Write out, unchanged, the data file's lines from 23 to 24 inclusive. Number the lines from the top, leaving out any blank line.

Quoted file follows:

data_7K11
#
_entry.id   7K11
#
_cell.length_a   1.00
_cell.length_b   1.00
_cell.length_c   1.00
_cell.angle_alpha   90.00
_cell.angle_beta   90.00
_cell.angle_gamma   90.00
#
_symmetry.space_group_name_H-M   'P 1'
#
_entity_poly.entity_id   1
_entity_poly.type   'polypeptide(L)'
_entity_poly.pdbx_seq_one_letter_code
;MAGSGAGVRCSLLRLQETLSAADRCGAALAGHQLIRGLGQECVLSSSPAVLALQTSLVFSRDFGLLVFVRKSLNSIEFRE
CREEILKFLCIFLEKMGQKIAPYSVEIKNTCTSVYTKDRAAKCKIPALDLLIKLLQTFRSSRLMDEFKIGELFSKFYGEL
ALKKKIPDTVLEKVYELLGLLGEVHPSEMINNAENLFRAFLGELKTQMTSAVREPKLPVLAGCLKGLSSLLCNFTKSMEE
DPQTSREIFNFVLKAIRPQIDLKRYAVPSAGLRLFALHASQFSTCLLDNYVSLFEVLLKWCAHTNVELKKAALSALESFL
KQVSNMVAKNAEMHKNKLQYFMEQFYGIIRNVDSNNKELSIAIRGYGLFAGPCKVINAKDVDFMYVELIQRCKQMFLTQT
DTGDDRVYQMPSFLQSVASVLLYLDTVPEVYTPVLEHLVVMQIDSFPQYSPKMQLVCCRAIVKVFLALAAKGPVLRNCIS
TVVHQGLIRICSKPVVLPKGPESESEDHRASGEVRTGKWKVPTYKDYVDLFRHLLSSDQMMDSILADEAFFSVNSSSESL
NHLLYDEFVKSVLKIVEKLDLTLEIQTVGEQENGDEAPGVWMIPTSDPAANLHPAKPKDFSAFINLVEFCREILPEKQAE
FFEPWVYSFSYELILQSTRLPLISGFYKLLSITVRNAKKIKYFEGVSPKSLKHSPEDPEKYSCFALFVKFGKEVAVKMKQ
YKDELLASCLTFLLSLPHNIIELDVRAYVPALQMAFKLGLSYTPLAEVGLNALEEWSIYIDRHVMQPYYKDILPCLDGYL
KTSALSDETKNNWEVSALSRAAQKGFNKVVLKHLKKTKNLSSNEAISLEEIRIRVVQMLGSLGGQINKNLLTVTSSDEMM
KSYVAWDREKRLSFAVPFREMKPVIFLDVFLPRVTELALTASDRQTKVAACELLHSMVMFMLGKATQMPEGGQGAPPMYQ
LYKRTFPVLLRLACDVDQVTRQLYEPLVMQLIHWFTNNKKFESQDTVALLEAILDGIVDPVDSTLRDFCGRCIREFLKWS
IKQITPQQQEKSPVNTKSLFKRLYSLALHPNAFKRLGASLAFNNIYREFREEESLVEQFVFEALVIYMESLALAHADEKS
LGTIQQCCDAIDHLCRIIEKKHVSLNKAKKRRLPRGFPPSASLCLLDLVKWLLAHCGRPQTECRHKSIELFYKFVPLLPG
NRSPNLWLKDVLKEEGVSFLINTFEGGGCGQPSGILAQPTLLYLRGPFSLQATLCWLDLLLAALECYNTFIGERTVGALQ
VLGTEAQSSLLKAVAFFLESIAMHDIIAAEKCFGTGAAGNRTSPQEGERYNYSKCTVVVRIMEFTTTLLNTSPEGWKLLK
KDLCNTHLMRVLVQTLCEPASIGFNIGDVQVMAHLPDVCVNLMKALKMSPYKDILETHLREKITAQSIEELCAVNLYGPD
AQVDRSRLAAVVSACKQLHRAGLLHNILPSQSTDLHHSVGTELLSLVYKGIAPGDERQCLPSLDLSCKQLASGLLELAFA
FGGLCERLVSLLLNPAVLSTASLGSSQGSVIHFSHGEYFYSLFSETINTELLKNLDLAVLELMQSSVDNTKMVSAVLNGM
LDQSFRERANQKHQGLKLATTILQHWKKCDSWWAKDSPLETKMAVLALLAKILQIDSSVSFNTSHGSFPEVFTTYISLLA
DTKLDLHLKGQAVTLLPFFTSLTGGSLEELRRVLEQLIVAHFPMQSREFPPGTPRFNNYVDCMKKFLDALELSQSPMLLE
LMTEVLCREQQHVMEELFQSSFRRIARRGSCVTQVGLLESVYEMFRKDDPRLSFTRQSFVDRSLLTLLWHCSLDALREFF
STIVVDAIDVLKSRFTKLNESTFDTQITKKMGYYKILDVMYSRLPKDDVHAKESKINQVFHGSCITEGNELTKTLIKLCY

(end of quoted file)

TVVHQGLIRICSKPVVLPKGPESESEDHRASGEVRTGKWKVPTYKDYVDLFRHLLSSDQMMDSILADEAFFSVNSSSESL
NHLLYDEFVKSVLKIVEKLDLTLEIQTVGEQENGDEAPGVWMIPTSDPAANLHPAKPKDFSAFINLVEFCREILPEKQAE